Manchester City fans have a lot more ammunition these days when the thorny question, the one that has irked them since time immemorial, is asked: Will their club ever be bigger than United?
But nevertheless it will get asked again this weekend ahead of tomorrow’s Manchester Derby at Old Trafford, a match that once again pits the two clubs together in a battle for top spot in the Premier League and brings City’s ambitions of long-term equality into focus.
There are plenty of traditionalists who will argue their task is simply an impossible one; that however many titles they win – it’s United 20 City 4 at the moment by the way – they can never recreate the feeling of grandeur, history and worldwide appeal that seeps through the pores of Old Trafford, guarded over by legends such as Bobby Charlton, Denis Law, George Best, Eric Cantona and Co.
But although English football loves its history, the game is now played in a modern world; and what the modern world values more than anything is success, money and heroes – three things that Manchester City believe they can offer football-hungry fans in Asia, Africa and America.
A combination of those offerings has certainly done wonders for Chelsea - now widely regarded as one of the world’s ‘big clubs’ even though they were nothing of the sort in the 1980s and early 90s when Liverpool were in their pomp and operating on a different planet to a club whose highlights were not Champions League victories but two ‘Full Members Cup’ successes and two Second Division titles.
In fact, the rise of City is remarkable – they were still playing League One football as recently as 1999 – and if Manuel Pellegrini’s side extend their lead at the top of the table this weekend they may well be on course for a third title in five years in a season whey they have also reported a profit for the first time since Sheikh Mansour took over.
It is significant that those titles have come at a time when Manchester United’s moon has been on the wane; the departure of Alex Ferguson still being felt even now. But is there really an opportunity for City to haul themselves level in the eyes of the wider world when their neighbours remain so iconic?
If anyone is eligible to answer that question then it is Pablo Zabaleta, the Argentine full-back who has seen the whole thing unravel at the Etihad. He joined Manchester City – for a bargain €8m – just a day before the club was bought by Mansour’s Abu Dhabi United group in the summer of 2008 and has been there ever since, winning two Premier Leagues, an FA Cup and a League Cup in that period.
He has heard all the pep talks from above, seen all the plans for the future and watched first hand as many of them took shape both on and off the field; and he has few doubts about City’s direction of travel.
“A lot has changed,” he said, having recently recovered from long-term injury. “It’s unbelievable and the project will continue. The club knows where it wants to go.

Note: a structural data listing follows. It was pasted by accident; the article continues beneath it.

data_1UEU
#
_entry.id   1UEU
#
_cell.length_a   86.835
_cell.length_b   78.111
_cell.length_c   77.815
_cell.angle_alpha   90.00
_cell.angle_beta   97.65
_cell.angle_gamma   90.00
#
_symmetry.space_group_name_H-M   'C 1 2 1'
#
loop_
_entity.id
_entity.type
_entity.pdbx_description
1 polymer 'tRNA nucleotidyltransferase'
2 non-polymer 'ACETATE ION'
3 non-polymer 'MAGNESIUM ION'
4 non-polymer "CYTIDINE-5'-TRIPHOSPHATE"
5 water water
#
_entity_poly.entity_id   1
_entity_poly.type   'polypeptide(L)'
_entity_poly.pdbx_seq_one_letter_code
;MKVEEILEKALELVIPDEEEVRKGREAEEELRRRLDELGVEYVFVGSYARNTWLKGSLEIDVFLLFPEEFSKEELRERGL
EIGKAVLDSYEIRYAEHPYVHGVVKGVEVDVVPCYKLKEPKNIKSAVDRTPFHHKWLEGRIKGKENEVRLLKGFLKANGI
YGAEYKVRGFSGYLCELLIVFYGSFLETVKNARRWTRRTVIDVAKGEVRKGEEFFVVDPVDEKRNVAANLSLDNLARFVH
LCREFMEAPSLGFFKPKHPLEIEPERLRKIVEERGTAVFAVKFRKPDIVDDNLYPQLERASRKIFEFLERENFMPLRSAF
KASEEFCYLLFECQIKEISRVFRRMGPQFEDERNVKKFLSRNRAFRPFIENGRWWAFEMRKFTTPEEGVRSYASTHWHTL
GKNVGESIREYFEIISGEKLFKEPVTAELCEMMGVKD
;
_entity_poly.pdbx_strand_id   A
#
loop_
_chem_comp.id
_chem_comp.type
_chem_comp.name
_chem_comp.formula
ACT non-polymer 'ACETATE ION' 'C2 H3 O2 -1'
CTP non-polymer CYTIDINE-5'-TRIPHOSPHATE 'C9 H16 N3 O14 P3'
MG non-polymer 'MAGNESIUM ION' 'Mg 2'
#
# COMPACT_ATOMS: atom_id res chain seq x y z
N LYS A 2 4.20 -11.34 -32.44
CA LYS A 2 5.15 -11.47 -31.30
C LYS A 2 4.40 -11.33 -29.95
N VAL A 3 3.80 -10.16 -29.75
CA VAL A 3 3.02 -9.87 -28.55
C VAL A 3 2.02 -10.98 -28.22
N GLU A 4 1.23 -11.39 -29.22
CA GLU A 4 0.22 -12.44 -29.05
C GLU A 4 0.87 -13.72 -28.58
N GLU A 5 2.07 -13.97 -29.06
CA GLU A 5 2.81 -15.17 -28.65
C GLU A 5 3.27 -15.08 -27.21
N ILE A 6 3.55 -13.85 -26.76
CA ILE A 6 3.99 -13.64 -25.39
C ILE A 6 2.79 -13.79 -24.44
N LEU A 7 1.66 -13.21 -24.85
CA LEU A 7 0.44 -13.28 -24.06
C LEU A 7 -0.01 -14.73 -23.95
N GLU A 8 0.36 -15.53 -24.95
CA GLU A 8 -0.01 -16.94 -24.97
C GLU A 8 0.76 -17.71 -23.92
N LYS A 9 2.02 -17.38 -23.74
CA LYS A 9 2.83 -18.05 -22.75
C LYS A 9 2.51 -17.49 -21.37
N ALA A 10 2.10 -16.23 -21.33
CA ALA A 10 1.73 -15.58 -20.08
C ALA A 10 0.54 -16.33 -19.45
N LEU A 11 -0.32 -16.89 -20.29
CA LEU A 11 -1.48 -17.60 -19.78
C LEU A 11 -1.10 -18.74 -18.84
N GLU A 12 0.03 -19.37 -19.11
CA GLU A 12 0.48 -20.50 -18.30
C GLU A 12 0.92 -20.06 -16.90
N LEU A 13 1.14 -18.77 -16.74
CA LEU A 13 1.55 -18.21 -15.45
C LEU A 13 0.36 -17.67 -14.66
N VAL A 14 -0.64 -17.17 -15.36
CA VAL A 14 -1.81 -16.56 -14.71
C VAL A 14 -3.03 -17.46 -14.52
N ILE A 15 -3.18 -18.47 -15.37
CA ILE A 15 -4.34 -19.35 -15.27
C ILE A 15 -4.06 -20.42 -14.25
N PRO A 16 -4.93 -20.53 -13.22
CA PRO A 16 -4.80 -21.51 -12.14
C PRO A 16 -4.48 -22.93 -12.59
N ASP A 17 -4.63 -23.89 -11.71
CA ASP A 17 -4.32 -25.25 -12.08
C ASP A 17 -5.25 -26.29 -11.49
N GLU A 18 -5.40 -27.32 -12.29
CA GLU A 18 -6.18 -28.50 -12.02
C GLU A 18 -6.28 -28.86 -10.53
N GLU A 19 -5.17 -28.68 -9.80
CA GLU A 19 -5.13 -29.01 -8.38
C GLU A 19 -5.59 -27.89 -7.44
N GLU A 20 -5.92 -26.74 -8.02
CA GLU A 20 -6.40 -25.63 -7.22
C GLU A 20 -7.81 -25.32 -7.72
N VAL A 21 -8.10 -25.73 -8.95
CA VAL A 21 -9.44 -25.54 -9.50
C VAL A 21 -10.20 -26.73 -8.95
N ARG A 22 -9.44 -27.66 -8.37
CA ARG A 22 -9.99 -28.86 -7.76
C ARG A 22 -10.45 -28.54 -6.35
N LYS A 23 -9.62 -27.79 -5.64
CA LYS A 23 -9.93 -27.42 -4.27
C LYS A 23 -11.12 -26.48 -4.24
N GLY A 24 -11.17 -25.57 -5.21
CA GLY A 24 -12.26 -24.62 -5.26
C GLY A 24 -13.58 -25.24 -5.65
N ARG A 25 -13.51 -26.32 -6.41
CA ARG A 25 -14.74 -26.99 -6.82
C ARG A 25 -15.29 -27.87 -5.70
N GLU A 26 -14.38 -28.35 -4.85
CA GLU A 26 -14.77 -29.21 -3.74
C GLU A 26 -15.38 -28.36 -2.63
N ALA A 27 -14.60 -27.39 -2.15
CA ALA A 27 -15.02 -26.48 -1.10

“People ask if we can be bigger than United; you hear it all the time. Well City is already a big club and a champion. United have more of a story in Europe, we know that, but now is the time for us to catch them.
“If you look into the future, 10 years from now, then City in 10 years I am convinced will have won some European titles. This is the challenge for us, including this season.” What City have in their favour, of course, is recent history, in particular results from the current campaign which leave them two points ahead of their rivals and going into the weekend in top place..
“Today City is the best club in Manchester,” said Zabaleta, who will be 31 in January. “And we want to confirm that at Old Trafford. We are the leaders in the table and our objective is to stay in this position after the match on Sunday.
“We know this time that United are rivals for the title. Both they and Arsenal are playing with a big level. So it is important to win.”
Should City achieve that goal it will be one more step towards their short-term target of another championship win; but Zabaleta knows it is by no means guaranteed after making similar statements ahead of last year’s fixture – which City lost 4-2 as they allowed Chelsea to finish ahead of them.
“Losing that match was a bitter moment for us,” he said. “But now we want to put it right. To win this time would demonstrate to everyone that we are the leaders in the season.
“United are playing well and have a sensational squad. But without doubt City is playing better in this first part of the season. We want that to continue.” Memories of last season’s defeat will be on City’s minds, however, especially as the old debate of ‘you’ll never be as big as United’ was fuelled on that occasion by pre-match comments from van Gaal - claiming City could never match his club’s history.
“All I can say is that Manchester City’s players and the owners are doing a big, big effort to be a top team - not just in Manchester but also in the Premier League and Europe,” Zabaleta said at the time.
“Probably it’s different history now than years ago where United was the main team in the city. Obviously it’s not like it was before. We are dominating at the moment in the derby games. That shows how Manchester City are improving year after year.” Clearly the Argentine’s words came back to haunt him on that occasion; but City still finished comfortably above United in the Premier League table in the end (as they have done in three of the last four campaigns), nine points ahead of van Gaal’s side who had to be content with fourth.
The chasm between the clubs on the pitch, then, looks to have disappeared; and although it would be foolish to say there is no longer a gap off the pitch – United’s veneer of tradition and glamour is a thick one and their popularity has deep foundations – there is little doubt it is being eroded. Bit by bit, victory by victory. One more on Sunday would be hugely significant.
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